In a listed canal house in Delft, The Netherlands, a unique opportunity has opened to the public: to admire beam paintings dating from 1620 and to listen to the 500-year-old history of the house that is bearing the name ‘De beurs van Londen’, ‘The stock of London’.
Delft, Netherlands -- (ReleaseWire) -- 02/02/2015 --Before April 2014 nobody could imagine that behind the average looking facade of the canal house a real treasure is hidden. During the restoration of the oak beamed ceiling unique paintings were discovered. Besides floral ornaments two beams feature hunting scenes known as 'the long hunt'. Several men who can be identified by their clothes as a farmer, an officer and a nobleman are hunting a deer and a boar using various weapons.
This type of beam painting is very rare and their preserved high quality makes them very unique. The paintings are possibly related to the fact that in the period of 1623-1625 Englishmen inhabited the house. In that period the house got named 'De beurs van Londen', 'The stock of London'.
Based on the clothes the figures portrayed on the beam paintings are wearing, art historian Irene Groeneweg was able to date the paintings from 1610-1620, this coincides with findings from earlier historical research of the house. The farmers are wearing a type of coat that is also present on the painting 'Landscape with the fall of Icarus' painted by Pieter Bruegel the Elder in 1560. They are also wearing long trousers typical for farmers of the 16th and 17th centuries. The farmers use a pitchfork and a sable for hunting.
The depicted officers can be recognised by their rather short and straight trousers that reach till under their knees in the form of enormous garters. The officers carry muskets and spears. The officers portrayed on the beams are very similar to military figures depicted in the book of Adam van Breen, De Nassausche wapen-handelinge …, published in 1618. The similarity between the soldiers from a publication related to the Royal family and the paintings in the Delft canal house is intriguing.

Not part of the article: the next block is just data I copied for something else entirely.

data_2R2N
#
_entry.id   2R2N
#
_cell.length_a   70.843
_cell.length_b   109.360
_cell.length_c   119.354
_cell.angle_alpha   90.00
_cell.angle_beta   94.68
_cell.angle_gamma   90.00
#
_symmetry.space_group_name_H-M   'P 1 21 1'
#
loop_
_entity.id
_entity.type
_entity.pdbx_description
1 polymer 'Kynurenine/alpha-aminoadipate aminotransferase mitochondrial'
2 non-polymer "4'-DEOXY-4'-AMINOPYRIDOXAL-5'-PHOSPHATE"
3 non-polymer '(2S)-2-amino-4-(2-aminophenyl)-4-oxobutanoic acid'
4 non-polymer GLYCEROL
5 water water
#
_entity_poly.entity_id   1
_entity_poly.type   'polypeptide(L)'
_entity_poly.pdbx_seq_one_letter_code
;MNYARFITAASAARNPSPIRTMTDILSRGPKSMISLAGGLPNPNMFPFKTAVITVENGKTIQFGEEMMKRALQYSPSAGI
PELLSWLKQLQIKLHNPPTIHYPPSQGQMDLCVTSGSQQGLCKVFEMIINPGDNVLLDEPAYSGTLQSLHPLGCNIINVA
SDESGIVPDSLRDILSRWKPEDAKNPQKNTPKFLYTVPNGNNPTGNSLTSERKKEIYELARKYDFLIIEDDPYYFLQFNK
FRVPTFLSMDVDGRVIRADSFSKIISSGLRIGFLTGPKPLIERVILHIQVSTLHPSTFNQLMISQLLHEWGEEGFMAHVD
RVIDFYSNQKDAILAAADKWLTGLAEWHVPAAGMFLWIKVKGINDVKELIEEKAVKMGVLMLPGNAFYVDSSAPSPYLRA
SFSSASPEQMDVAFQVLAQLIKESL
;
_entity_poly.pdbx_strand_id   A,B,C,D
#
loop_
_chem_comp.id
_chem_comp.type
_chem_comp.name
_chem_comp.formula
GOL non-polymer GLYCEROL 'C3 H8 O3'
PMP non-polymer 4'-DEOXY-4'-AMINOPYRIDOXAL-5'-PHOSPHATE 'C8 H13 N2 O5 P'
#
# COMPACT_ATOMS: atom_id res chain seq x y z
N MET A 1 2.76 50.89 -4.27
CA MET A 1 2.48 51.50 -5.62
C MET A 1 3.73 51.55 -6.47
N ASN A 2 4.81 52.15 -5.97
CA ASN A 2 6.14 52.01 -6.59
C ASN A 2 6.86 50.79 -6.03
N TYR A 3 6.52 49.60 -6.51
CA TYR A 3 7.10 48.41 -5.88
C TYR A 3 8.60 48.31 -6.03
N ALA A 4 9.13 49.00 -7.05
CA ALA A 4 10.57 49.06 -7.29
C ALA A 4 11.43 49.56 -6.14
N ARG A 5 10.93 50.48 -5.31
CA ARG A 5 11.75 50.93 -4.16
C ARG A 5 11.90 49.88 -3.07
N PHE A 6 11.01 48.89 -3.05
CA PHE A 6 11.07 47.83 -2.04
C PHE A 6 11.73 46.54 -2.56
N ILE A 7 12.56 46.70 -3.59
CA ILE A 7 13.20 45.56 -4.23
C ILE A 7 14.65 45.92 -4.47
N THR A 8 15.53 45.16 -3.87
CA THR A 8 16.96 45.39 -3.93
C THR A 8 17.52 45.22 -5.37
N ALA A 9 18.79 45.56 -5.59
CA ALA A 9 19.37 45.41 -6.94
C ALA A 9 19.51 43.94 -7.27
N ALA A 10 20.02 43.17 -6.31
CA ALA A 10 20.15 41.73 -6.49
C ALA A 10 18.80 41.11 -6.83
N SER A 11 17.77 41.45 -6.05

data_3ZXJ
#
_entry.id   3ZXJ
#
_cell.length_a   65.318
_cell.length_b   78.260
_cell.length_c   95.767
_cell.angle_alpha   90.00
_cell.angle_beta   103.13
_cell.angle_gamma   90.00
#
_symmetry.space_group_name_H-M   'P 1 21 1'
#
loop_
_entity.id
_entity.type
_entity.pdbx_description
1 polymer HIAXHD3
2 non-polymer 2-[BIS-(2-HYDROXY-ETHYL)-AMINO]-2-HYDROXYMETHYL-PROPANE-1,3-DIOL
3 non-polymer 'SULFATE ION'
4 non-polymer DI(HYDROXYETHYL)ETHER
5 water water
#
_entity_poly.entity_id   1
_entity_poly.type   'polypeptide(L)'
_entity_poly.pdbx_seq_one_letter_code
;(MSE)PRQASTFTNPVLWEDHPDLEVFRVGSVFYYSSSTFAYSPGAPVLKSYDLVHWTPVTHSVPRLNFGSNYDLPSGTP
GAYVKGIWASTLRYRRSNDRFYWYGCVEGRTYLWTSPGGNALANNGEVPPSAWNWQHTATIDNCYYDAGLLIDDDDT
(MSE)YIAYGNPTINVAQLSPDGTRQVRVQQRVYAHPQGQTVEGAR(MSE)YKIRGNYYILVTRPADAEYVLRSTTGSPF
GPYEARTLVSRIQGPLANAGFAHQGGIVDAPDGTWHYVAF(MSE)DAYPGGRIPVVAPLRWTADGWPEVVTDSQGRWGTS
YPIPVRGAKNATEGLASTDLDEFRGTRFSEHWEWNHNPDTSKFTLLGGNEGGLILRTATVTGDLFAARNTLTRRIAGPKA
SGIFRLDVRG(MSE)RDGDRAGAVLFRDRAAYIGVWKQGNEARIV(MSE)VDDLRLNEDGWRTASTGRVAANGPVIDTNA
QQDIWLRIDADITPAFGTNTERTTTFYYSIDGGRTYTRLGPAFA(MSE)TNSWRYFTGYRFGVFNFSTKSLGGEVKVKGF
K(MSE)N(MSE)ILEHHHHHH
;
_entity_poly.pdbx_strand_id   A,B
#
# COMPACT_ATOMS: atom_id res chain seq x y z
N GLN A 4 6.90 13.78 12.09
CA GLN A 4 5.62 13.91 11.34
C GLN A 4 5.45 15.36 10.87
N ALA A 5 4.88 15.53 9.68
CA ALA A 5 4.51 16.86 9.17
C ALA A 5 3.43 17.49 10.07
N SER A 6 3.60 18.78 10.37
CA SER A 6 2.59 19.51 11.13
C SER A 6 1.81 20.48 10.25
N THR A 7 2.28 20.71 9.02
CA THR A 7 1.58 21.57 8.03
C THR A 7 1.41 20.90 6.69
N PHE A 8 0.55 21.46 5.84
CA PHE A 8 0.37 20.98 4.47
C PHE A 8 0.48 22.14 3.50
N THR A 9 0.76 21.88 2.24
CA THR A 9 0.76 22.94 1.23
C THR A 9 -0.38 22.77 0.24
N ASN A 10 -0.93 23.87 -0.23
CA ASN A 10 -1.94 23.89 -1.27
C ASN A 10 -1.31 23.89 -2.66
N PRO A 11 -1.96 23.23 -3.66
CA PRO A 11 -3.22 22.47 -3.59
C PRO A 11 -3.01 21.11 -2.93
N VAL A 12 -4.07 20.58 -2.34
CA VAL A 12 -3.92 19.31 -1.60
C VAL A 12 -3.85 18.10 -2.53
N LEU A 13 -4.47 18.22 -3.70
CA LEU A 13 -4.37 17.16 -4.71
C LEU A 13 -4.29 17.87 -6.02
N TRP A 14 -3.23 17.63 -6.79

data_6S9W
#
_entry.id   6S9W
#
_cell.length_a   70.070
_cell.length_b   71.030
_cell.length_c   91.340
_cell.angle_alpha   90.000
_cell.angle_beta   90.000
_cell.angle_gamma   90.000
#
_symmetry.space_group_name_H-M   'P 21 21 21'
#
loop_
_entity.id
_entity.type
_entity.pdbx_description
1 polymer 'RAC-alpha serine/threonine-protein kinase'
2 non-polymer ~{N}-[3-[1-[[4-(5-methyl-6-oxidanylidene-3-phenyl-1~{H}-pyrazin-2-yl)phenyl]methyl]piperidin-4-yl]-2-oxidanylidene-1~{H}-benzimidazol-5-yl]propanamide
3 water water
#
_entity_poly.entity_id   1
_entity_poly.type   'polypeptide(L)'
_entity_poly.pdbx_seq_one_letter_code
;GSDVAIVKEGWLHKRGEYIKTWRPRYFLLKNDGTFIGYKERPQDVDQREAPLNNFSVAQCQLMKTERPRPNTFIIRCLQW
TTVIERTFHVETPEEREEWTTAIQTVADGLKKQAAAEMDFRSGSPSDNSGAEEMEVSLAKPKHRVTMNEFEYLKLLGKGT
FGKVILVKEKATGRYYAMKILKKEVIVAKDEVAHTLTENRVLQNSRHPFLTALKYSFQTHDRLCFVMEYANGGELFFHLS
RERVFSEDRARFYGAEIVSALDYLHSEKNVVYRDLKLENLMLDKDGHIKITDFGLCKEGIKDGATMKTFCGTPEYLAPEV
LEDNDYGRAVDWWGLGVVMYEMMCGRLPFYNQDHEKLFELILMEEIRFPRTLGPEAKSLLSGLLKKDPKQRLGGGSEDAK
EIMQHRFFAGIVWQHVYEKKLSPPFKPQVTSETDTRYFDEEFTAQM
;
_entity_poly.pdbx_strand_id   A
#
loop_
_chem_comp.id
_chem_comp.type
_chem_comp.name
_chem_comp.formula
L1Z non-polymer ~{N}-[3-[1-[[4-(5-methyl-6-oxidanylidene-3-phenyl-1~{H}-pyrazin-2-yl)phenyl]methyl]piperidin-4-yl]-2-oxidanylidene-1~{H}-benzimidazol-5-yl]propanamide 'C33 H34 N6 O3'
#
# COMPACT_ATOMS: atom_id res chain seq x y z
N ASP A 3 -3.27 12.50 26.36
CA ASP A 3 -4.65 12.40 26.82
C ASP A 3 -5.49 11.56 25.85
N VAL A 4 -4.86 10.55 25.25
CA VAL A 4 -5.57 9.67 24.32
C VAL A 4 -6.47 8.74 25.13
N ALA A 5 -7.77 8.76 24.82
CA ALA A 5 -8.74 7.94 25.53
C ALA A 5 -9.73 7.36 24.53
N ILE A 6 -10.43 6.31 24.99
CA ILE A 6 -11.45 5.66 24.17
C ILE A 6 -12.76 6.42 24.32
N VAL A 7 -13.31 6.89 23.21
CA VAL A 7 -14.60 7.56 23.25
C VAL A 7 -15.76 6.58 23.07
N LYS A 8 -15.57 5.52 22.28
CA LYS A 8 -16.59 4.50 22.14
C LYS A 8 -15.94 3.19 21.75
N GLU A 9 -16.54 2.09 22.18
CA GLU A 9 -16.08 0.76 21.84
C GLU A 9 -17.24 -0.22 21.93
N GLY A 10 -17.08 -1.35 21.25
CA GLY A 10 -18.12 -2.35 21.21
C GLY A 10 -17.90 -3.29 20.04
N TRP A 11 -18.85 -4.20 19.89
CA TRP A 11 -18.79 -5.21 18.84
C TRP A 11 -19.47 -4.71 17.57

One more figure featured on the beam paintings is a nobleman of older age. He is wearing breeches that were popular in the second half of the 17th century but were worn by aristocrats even until 1625. The way the figure wearing his garters, crossed above and below the knees and with a large bow attached to them, dates back to the 16th century.
The house contains a rich collection of English furniture dating from 1620 until the beginning of the 20th century.
Dendrochronological research showed that certain elements of the house date from 1544. Information from archives indicates that most likely the house was initially a warehouse of the nearby brewery. Around 1575 the warehouse was rebuilt and became a residential house. The house serves this function up until the present day.
'De beurs van Londen' requires a large restoration in order to preserve it for future generations.
The De beurs van Londen' Kickstarter Project - http://kck.st/15Vb9c1
Local authorities gave temporary permission for opening of the museum during restoration of the house.
On Facebook.com/debeursvanlonden you can find the developments and activities regarding the project.
You can contact us by email: firstname.lastname@example.org
De Beurs van Londen
pa. Ronald & Olga van Dijk
Oude Delft 68
2611 CD Delft
t +31 6 425 71184